It was humbling to meet this gentlemen.
When I left his home he thanked me for stopping by and spending a few minutes. I thanked him as well. We really connected and listened to each other.
Today John and I drove for several hours through Ward 4. We met some great folks who put up signs for me last winter when I was a state representative candidate. Everyone was delighted to see us again and quickly offered to put up my city council sign. John and I particularly enjoyed talking with the retired owners of Houle’s Taxi, a beloved part of Attleboro’s transportation history.
Campaigning brings me into touch, however briefly, with people’s lives. Sometimes I run into sadness. My final visit was with a senior couple who spoke with me at length inside their house last winter. They were wonderful and friendly. They worried about the escalating taxes on a fixed income and the looming difficulties of maintaining a nice home.
When I went to their door, I met the lady of the house. She was grieving and told me her husband had died two weeks ago. My heart dropped. I groped for the right words, expressed my sympathies and asked if there was anything I could do for her. She said, “Can you bring my husband back to me?”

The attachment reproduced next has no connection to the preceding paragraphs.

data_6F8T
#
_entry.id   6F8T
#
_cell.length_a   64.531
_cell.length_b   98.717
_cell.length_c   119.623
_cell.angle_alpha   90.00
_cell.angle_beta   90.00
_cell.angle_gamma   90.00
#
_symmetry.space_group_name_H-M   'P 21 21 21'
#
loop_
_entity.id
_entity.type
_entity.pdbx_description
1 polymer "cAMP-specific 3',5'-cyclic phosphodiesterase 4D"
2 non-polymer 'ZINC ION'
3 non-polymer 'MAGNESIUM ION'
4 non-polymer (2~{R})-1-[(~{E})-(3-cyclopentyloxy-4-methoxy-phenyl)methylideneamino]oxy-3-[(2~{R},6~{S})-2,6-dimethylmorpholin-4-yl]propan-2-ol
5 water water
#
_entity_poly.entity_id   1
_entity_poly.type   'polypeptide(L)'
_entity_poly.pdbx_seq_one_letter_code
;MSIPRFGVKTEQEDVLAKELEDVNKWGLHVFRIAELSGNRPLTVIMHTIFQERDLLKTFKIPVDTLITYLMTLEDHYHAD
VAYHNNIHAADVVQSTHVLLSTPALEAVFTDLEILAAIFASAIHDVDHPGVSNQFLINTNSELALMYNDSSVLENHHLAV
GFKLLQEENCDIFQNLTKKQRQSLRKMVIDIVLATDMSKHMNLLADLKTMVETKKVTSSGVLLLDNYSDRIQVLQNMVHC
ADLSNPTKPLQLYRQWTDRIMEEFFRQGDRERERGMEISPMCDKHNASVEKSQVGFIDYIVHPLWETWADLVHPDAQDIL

Campaigning can be tedious, joyful, and sad all within a few short minutes. Thank you, Attleboro for letting me be a part of your life. Let’s help support each other in all of life’s moments.
I met a lot of happy people today on Fairway Drive and Bernt St. Most of them are delighted to live in Attleboro. I found 100% agreement with building the new high school and purchasing the Highland Country Club. No one shut the door in my face, which makes it a good day. One lady challenged me to find state funds to pay for an outreach worker with the Council on Aging/Senior Center to visit our older senior population. Maybe we CAN find state funding. But everyone agrees visiting elderly seniors who live alone is a very important priority.
It’s tough seeing your friends and family begin to leave our world. Seniors absolutely love having visitors so they can talk about the old days in Attleboro. We’ve met several World War II vets pushing or past 95 years old. What a pleasure it was to meet those gentlemen. We really ought to provide some visits to these folks.
I had a heavy discussion with a couple on Berndt Drive. I discovered that two people with difficult health issues in their golden years of semi-retirement have to pay enormous health insurance costs. The 73 year-old husband has medicare but still pays a fortune per month in medications to deal with cancer, and his wife has at least $1000 per month costs with the Mass Health Connector, plus additional costs around co-pays, medications, etc. Both of them worked in good jobs all their lives, own a nice home in Attleboro, yet struggle just to make ends meet. This occurs at the very time they were deciding to retire. All I could do was listen, sympathize, and wish them my best. I really feel for them.
Going on the trail is a privilege and a pleasure. I meet so many really fine people.